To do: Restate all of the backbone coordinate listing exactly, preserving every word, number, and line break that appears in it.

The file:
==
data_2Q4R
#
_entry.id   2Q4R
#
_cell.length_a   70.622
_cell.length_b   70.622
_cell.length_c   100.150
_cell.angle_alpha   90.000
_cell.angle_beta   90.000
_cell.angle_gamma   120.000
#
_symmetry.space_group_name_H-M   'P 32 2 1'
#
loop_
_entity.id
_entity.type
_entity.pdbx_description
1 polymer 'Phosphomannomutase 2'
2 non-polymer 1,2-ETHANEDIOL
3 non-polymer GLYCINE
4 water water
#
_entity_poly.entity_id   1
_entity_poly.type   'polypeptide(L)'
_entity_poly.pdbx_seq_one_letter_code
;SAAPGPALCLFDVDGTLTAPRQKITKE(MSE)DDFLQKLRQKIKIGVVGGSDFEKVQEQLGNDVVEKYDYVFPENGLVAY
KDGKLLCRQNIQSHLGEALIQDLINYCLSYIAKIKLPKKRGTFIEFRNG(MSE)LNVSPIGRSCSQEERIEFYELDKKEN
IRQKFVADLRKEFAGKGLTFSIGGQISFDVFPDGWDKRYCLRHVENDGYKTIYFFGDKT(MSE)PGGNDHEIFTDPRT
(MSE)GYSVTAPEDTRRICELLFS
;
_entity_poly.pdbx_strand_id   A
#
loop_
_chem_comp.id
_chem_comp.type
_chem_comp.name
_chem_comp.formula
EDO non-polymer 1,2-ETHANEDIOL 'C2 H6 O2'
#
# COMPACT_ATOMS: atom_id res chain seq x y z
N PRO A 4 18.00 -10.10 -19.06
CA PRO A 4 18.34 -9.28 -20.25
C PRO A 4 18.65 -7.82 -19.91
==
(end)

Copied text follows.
data_2Q4R
#
_entry.id   2Q4R
#
_cell.length_a   70.622
_cell.length_b   70.622
_cell.length_c   100.150
_cell.angle_alpha   90.000
_cell.angle_beta   90.000
_cell.angle_gamma   120.000
#
_symmetry.space_group_name_H-M   'P 32 2 1'
#
loop_
_entity.id
_entity.type
_entity.pdbx_description
1 polymer 'Phosphomannomutase 2'
2 non-polymer 1,2-ETHANEDIOL
3 non-polymer GLYCINE
4 water water
#
_entity_poly.entity_id   1
_entity_poly.type   'polypeptide(L)'
_entity_poly.pdbx_seq_one_letter_code
;SAAPGPALCLFDVDGTLTAPRQKITKE(MSE)DDFLQKLRQKIKIGVVGGSDFEKVQEQLGNDVVEKYDYVFPENGLVAY
KDGKLLCRQNIQSHLGEALIQDLINYCLSYIAKIKLPKKRGTFIEFRNG(MSE)LNVSPIGRSCSQEERIEFYELDKKEN
IRQKFVADLRKEFAGKGLTFSIGGQISFDVFPDGWDKRYCLRHVENDGYKTIYFFGDKT(MSE)PGGNDHEIFTDPRT
(MSE)GYSVTAPEDTRRICELLFS
;
_entity_poly.pdbx_strand_id   A
#
loop_
_chem_comp.id
_chem_comp.type
_chem_comp.name
_chem_comp.formula
EDO non-polymer 1,2-ETHANEDIOL 'C2 H6 O2'
#
# COMPACT_ATOMS: atom_id res chain seq x y z
N PRO A 4 18.00 -10.10 -19.06
CA PRO A 4 18.34 -9.28 -20.25
C PRO A 4 18.65 -7.82 -19.91